Exotic butterflies and moths migrate to southern England

Clifden nonpareil moth
Image caption Clifden nonpareil was first recorded in Clifden, Buckinghamshire

Exotic butterflies and moths from the continent are colonising in Britain.

Increasing numbers are being drawn to southern England from north Africa and Europe after a spell of hot summer weather and a warm autumn, experts say.

European long-tailed blue butterflies have been spotted in Wiltshire, Kent and Sussex.

Rare moths including the Clifden nonpareil and rosy underwing have appeared in southern counties including Dorset and Hampshire.

Dorset-based moth recorder Les Hill has spotted three Clifden nonpareil moths in the past two weeks in the same part of south Dorset.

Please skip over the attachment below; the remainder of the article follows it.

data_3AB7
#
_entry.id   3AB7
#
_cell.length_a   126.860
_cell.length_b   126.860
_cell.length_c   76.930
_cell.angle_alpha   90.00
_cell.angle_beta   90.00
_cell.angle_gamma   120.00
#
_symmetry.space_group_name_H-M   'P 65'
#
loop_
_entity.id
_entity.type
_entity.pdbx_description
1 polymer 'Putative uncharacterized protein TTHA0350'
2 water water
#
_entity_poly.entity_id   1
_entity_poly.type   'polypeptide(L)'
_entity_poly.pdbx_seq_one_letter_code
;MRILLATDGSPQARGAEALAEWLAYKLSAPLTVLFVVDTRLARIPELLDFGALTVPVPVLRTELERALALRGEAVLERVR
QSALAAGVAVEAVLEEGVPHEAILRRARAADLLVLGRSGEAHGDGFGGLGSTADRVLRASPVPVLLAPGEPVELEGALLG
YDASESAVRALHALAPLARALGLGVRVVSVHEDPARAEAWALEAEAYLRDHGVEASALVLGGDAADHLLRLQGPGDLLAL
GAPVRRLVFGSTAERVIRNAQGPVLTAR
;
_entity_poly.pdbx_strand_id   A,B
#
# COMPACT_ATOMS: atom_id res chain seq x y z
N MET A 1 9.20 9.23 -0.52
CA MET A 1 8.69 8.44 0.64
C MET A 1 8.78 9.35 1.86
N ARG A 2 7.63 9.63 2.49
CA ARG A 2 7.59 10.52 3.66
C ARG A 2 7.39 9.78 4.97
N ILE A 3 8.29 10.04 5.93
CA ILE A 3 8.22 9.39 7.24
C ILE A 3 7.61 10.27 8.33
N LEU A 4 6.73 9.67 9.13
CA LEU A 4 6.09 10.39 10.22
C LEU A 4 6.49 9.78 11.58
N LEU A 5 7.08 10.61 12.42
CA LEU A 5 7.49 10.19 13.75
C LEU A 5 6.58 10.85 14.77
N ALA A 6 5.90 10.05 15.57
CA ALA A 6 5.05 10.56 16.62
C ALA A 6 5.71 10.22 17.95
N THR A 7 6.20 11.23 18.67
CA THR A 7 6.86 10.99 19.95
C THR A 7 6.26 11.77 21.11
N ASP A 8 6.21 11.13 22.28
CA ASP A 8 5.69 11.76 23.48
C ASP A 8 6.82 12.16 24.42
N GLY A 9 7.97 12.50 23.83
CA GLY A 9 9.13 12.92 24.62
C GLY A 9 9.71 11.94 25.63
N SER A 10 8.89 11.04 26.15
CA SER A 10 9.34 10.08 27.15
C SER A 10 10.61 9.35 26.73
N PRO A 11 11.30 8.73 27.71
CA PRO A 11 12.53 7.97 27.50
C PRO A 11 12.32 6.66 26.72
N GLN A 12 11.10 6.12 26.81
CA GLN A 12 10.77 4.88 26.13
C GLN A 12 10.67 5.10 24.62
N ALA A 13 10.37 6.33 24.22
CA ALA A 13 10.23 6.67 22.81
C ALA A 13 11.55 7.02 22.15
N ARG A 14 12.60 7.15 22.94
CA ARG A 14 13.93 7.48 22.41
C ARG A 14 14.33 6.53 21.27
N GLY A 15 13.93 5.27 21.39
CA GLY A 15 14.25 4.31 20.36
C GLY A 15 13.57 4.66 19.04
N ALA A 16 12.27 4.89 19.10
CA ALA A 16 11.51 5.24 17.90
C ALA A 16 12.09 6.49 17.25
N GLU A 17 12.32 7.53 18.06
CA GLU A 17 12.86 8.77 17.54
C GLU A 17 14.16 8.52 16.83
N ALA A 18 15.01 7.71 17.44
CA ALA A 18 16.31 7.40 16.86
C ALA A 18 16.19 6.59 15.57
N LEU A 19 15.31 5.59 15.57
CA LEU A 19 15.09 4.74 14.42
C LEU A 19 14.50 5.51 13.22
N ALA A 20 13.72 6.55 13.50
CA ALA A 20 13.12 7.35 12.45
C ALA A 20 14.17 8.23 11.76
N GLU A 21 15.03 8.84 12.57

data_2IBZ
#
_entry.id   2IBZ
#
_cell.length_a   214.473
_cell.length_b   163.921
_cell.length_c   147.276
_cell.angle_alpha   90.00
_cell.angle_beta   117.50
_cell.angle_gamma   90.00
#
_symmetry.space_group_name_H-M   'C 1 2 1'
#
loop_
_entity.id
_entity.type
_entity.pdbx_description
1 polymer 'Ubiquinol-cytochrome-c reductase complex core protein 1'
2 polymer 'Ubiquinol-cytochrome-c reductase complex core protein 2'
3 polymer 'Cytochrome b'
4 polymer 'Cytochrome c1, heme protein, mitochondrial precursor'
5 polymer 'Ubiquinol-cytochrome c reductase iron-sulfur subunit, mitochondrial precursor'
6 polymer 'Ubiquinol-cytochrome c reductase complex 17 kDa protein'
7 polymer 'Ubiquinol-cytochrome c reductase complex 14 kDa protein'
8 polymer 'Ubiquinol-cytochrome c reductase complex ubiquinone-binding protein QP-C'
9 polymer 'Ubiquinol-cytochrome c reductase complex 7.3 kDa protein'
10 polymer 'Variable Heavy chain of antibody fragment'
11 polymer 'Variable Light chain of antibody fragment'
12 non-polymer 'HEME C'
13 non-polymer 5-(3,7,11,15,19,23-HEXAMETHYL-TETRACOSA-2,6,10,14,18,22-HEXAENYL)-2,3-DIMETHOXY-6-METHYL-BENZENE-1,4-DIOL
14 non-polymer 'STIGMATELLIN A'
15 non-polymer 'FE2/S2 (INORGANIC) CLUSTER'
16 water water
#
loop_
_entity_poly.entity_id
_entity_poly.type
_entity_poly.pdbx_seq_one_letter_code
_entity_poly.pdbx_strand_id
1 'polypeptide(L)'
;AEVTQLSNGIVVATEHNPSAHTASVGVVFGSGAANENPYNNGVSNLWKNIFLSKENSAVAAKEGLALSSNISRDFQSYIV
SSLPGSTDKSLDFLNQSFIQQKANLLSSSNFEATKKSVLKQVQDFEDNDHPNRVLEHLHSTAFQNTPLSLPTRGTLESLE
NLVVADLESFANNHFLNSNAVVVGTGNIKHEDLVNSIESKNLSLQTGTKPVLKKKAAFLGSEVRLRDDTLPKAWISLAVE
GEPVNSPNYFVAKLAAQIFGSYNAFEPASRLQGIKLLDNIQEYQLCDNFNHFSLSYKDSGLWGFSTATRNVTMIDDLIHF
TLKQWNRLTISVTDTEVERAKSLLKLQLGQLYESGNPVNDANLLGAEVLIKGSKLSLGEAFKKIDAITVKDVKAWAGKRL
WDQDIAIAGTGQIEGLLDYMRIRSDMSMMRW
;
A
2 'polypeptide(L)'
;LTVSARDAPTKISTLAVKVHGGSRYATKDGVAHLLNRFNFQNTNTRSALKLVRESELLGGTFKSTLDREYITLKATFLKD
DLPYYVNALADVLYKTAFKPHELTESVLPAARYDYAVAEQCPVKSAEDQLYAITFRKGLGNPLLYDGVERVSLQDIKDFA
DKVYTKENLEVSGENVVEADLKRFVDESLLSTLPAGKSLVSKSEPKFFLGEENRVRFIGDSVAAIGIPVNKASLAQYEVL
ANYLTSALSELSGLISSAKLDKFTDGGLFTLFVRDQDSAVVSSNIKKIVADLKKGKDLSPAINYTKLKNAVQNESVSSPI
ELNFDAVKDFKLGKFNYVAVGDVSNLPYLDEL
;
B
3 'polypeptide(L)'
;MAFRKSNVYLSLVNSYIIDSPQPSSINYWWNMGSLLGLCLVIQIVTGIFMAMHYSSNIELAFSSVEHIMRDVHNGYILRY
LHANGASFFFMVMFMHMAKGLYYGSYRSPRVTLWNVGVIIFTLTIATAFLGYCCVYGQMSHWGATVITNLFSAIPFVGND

He described the insect, known for its bright flash of blue on its wings, as being on "every moth recorder's wish list".

Image caption The rosy underwing moth had only been recorded 10 times in Britain before this summer

"As the name nonpareil states, it is peerless and has no equal," he said.

"To record one in a lifetime is the fulfilment of an ambition. To record them every year in my garden is just remarkable."

'Tantalising prospect'

Butterfly Conservation spokesman Richard Fox said the sightings were "very exciting news".

"The hot summer enabled long-tailed blues and other migratory butterflies to spread northwards into Britain, capitalising on opportunities to breed here while the weather remains warm," he said.

The charity said the large rosy underwing moth had only been recorded on 10 occasions in Britain before this summer and recent sightings raised the "tantalising prospect that the moth is now locally resident".

Experts have not seen such high numbers of this delicately-patterned moth entering the UK for half a century.

Higher than average numbers of the exotic crimson speckled moth have also been recorded along the south coast.

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